With great streaming power comes great responsibility—at least that’s what I learned on Day 1 of Northside Innovation. The Williamsburg Hotel’s TNT Content Stage closed out its first day of panels with Creativity and Regulation: The Challenges Facing Content Creators, a discussion on digital tools for independent creatives and the adjustments required of artists, consumers, and regulatory bodies adopting them.

“We’re doing a lot of things that we couldn’t do back in the day,” said panelist Hank Shocklee, veteran music producer and sound architect for Public Enemy. “It’s changed the game immensely, because now artists can actually touch their audience one-on-one without any middlemen.”

In fact, last year the music industry saw its largest revenue jump ever, due to the widespread adoption of services like Spotify and Pandora in lieu of analog devices, traditional record labels, and other “middlemen” from back in the day.


In addition to reaching a broader audience, Pandora’s Head of Public Policy and Government Relations Katie Peters noted that these services lower the barrier of entry for artists in the first place, adding that virtually anyone—from a multi-platinum selling artist to a guy mixing tracks in his basement—can end up on Pandora by submitting content through the company’s website for evaluation. Songs that may never earn a minute of radio play can score chance listens and get thumbed up organically on the platform—gaining artists wider recognition and access to valuable analytics that simply would not be available otherwise.

With the recent influx of content on these platforms, however, come legal challenges of copyrighting and payment, the remedy for which Peters says is ultimate transparency; artists should know where their money is coming from and listeners should know that they’re accessing music legally, as well as how to pay for it. Unfortunately, in a soundscape saturated with “sampling” and devoid of a copyright database, it can be hard to track down the original creator to give credit (and money) where it’s due. Luckily, Shocklee noted, record labels have begun accepting the inevitability of streaming services, and are adapting accordingly with licensing and monetization tools such as Tracklib and Dubset.

The ripple of monetized streaming services doesn’t end with artists, either; if you’re like me and treat yourself to a $9.99 Spotify Premium subscription, you’ve already benefited from the democratization of the digital space, as more companies are expanding their offerings by breaking services out into levels tailored to consumers’ desired preferences and price points. Peters says it’s a trend we can expect to see more of, as user experience continues down a path of personalization.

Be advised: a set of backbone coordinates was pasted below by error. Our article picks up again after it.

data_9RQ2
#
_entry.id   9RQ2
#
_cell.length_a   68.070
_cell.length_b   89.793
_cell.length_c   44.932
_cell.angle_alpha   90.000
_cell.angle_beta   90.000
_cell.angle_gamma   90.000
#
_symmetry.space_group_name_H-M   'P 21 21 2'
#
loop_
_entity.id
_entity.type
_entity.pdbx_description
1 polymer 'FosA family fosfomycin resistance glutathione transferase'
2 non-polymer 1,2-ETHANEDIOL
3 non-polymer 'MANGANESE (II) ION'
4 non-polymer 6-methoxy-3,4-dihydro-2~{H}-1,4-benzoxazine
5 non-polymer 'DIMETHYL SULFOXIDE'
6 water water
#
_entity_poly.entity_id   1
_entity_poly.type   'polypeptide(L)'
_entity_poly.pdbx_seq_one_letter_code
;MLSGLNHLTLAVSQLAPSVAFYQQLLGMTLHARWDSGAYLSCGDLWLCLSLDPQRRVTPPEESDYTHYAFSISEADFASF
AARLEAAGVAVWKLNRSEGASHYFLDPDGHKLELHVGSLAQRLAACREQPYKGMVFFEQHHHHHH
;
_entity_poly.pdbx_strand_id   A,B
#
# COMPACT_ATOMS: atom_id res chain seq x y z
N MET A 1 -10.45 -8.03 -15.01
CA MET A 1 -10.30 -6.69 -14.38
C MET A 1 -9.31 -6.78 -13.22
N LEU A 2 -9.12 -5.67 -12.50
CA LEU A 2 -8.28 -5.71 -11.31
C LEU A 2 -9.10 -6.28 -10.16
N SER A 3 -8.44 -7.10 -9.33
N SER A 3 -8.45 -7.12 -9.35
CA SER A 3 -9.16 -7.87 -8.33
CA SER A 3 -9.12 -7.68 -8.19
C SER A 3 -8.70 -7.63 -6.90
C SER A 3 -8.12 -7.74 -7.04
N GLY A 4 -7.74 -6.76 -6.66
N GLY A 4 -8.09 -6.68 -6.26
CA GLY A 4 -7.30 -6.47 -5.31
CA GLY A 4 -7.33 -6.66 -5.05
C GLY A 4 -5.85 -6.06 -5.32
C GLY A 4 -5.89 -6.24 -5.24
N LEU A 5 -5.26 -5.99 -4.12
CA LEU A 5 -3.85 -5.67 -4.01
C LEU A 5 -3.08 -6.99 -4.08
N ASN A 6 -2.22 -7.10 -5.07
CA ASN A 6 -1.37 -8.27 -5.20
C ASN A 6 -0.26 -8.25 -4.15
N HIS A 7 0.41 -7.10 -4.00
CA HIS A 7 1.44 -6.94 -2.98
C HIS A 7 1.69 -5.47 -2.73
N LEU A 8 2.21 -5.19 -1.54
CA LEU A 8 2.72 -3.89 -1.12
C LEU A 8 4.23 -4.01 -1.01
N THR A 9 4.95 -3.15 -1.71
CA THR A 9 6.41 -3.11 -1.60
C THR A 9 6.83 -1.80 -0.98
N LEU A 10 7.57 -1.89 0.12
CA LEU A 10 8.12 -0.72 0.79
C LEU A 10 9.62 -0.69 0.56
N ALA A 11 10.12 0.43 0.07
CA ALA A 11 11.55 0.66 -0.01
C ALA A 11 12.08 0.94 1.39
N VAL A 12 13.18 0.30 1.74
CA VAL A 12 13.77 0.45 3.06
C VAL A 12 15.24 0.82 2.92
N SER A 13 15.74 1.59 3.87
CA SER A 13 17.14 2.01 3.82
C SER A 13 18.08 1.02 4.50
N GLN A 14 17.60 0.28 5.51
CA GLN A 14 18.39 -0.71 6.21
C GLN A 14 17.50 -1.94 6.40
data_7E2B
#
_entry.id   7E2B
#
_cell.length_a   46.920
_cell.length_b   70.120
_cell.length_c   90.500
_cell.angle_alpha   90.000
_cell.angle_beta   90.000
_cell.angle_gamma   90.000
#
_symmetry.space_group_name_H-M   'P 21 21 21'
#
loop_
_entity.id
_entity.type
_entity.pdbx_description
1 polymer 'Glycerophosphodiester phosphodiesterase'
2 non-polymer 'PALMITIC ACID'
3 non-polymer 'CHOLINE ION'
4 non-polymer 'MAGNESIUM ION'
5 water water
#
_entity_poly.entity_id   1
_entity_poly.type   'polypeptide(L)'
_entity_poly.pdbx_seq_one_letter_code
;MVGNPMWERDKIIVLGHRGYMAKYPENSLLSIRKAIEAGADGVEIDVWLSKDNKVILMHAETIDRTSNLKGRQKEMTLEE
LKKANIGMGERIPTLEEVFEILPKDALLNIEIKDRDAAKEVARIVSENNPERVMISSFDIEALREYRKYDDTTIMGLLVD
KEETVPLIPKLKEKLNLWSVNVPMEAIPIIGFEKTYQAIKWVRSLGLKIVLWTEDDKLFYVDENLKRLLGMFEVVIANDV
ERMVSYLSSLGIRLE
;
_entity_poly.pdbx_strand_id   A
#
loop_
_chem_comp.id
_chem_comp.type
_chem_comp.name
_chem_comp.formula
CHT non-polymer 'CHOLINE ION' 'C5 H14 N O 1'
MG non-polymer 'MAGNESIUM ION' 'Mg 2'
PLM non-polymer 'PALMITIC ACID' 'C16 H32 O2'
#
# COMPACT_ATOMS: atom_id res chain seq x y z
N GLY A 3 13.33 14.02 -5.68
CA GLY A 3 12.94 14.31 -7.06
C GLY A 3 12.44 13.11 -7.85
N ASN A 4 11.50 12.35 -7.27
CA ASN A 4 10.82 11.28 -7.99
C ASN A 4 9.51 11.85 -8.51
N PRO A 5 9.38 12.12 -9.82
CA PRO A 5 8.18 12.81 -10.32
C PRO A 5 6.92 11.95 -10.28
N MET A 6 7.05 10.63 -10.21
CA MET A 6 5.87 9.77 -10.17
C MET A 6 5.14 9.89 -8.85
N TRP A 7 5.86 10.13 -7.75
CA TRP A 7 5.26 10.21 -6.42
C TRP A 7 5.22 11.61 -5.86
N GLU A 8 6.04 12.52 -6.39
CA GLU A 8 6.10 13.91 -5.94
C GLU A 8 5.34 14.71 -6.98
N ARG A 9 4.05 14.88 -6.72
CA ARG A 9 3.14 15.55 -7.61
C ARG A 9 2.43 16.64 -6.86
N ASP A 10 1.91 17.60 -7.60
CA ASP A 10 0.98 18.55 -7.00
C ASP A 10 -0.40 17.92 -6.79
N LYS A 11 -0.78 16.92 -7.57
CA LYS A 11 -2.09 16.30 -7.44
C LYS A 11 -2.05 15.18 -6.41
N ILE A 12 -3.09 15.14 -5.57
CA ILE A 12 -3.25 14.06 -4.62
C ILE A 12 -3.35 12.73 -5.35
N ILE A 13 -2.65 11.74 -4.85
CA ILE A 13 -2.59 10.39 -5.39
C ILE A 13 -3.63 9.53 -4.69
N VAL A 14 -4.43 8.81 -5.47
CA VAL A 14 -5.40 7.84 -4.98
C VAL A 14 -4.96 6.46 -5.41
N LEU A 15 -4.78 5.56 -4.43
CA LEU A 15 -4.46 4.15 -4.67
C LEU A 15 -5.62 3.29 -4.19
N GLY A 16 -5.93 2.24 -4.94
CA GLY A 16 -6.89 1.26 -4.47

As it turns out, the personal aspects of digital platforms are what keep consumers the most engaged, creating a more intimate environment between creators and consumers. Host and Executive Producer of YouTube’s Think Tank Hannah Cranston pointed out one of the most critical pieces of her success as a YouTube personality has been her authenticity.

“What you see from me on the Internet is what you get,” she said. “When I’m smiling or laughing, it’s because I think something’s funny…I’ve cried on camera. I think people feel that raw emotion and it’s different way to connect to your viewership.”

Just as streaming services offer direct contact between artists and their audiences, Cranston has been able to foster an unmediated experience for her viewers on YouTube, in turn allowing them to engage with not only her, but also one another in the comments section of her videos, on social media, or in chance encounters on the street.


On the flip side, however, the unscripted aspect of digital media can disincentivize certain conversations by posing challenges to ad friendliness. Cranston noted that some of her Think Tank episodes, including recent ones on the persecution of gays in Chechnya or the terrorist attack in Manchester, have been demonetized because of the sensitive nature of the content. Although it’s something to keep in mind, she said, it hasn’t actually been all that common given her weekly and yearly output. Most importantly, content creators shouldn’t be discouraged from speaking truthfully and passionately—especially on topics lacking mainstream attention.

Overall, panelists agreed that despite the natural hiccups of disruption and adoption of new tools, streaming services offer independent creators unprecedented opportunities to generate new market and revenue growth. Panel moderator and SVP of Government Affairs at Consumer Technology Association Michael Petricone put it best: the vastness of the Internet creates some of these problems, but it will also lead to their solutions.

Photos by Zane Roessell